Sunday, September 27, 2009

Pay yourself first

This is an excellent piece of advice that someone very wise (I'm looking at you, LOML) gave me a long time ago. I have never been very good with money. I blame this on several things, particularly on growing up in a country where the rate of inflation was so dramatic that supermarkets changed their prices several times a day, and you had to spend every cent of your paycheck as soon as you got it - before it devalued. Of course, I also like spending money on coffee, clothes and books, and that probably has something to do with my difficulties with saving as well.

LOML told me that I should think about myself as my own employee (in the business of Me, Inc), and pay myself before I pay anyone else. I find this a really helpful idea. It is a way of valuing yourself - of making your own welfare a priority before expending money (which represents an investment of your energy and time) on other people and other things.

I have been thinking about priorities lately, and I think the idea of paying yourself first applies to investing in your creative self as well. My writing time has been threatened lately - or, rather, I have let it become threatened - by errands, distractions and family demands. I find it easy to get caught up in all these things and put my writing, which should be the most important part of my day, at the bottom of the list. It is a form of disloyalty to my creative self.

This article on investment for beginners states that
"Once most people have given their word to someone, they are careful to keep their promise. They have no qualms, however, about lying to themselves. In order to be successful, you must honor your commitment. You cannot cut yourself any slack. As soon as you miss one "payment", odds are, you will miss another, then another, until you have stopped saving altogether. The secret to success in this game is not so much the amount of money you are investing, but the persistence with which you are doing it."
This describes perfectly the pattern I get into with my writing. Here's how I am trying to tackle it:

Saying no

It is easier, if you are a big purple people-pleaser like me, to say 'yes' to other people's demands - particularly when you work from home, as it can be hard to convince people that you actually are working rather than watching daytime television in your pyjamas. If you give in to those demands, it may feel like you're being a good friend/daughter/sister/employee/martyr, but I think it may secretly be another building block of self-sabotage and writing resistance. Of course, there are times when you need to drop everything to help someone or perform some urgent action - of course there are. But these times should be the exception rather than the rule.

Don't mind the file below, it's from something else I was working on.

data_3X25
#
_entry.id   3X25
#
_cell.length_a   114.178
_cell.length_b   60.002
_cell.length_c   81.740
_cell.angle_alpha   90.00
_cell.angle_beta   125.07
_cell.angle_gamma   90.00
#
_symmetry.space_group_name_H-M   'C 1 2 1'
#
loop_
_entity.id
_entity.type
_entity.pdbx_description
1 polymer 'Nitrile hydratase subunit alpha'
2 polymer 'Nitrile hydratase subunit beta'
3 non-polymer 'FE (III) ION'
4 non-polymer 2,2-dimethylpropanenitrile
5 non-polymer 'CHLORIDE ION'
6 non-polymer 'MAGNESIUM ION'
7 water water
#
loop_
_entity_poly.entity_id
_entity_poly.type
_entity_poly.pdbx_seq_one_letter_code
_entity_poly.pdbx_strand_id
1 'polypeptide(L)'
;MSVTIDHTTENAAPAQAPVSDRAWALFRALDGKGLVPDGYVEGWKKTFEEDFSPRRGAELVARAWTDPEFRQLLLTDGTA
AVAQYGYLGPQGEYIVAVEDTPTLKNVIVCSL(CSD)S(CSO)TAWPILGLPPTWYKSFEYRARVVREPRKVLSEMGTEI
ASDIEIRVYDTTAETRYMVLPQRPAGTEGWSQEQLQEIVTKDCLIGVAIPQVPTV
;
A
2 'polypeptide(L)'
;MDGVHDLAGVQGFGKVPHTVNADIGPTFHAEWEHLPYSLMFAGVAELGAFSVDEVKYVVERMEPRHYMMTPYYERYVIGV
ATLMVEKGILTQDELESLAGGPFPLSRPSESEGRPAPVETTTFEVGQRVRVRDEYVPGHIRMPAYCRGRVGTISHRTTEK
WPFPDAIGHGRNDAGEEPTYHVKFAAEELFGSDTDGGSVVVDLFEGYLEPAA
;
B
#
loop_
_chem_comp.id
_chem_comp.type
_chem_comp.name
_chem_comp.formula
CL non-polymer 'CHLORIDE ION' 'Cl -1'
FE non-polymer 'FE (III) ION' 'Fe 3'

Making my writing time non-negotiable

I would never be too busy to feed Mink, or take a shower, or sleep. These are non-negotiable parts of my day. And writing is just as important, if not more important (although a hungry Mink and someone sitting next to a non-showered Andrea might disagree). It should have the same set-in-stone status.

Taking the phone off the hook

If no one can contact you, they can't make demands on your time. We live in an age where we nearly always have the luxury of getting hold of people RIGHT NOW, whether by email or phone. It is easy to get addicted to this immediacy. There is nothing wrong, however, with replying to 99% of emails, phone calls and text messages a few hours later. In fact, there are advantages to letting your thoughts percolate for a while before firing them back. If someone gets annoyed because they have to wait until your lunch break before speaking to you, well, they have unrealistic expectations.

No more justifications

When someone asks me for a favour and I don't have the time, energy or inclination to do it, I usually launch into a lengthy and convoluted list of excuses which inevitably sound like I'm making them up on the spot (and sometimes I am). I do this because I'm scared to say "I can't, I'm working." I'm not sure exactly what I'm afraid of here. Perhaps that the favour-asker will say, "What are you working on? But you work from home! Your time is flexible! Can't you do that later?" Which is ridiculous - no one I know would say that. They would be quite satisfied with a short, polite answer.

I am going to try to pay myself first from now on, no matter how selfish it may seem - and say "no" when it needs to be said. No more short-changing my inner writer and creating a debt that I'll just have to pay back later. (And yes, I think I have exhausted this particular set of metaphors).

Do you find yourself putting your creative self last? Why do you think this is?

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Monday, September 21, 2009

A small rant

Sal's great post on 'Defending Dressing' a few days ago opened up a discussion regarding the assumption that an interest in fashion implies vanity or shallowness. It brought to mind two of my favourite quotes about fashion, which express my own views on the subject very well:

"You`re considered superficial and silly if you are interested in fashion, but I think you can be substantial and still be interested in frivolity." - Sofia Coppola

"Fashion is not something that exists in dresses only. Fashion is in the sky, in the street, fashion has to do with ideas, the way we live, what is happening." - Coco Chanel

I know that I am preaching to the choir here, for the most part, but I refuse to give in to the idea that if we want to be taken seriously, we should subdue, or at least pretend to subdue, our love of clothing and style.

I took issue with a recent comment (not on this blog) which implied that to have a style blog while writing about Zimbabwe was offensive: that by having this other interest and blogging about it, I was belittling the plight of Zimbabwe and its people and detracting from the impact of my novels and articles on the subject. As if people would look from the writing to the author, see that she was wearing a pretty dress and instantly disregard everything else. I understand, in a way. I do. I have an entire blog about the subject of vintage style, and clearly it is a big part of my life. I also blog about the writing process, and I am planning to expand this area, but I would hate to give up the vintage clothing aspect to my blog. I understand that someone might look at this and assume all sorts of things about my character. This comes with the territory. I do, however, want them to examine those assumptions and see if they are fair.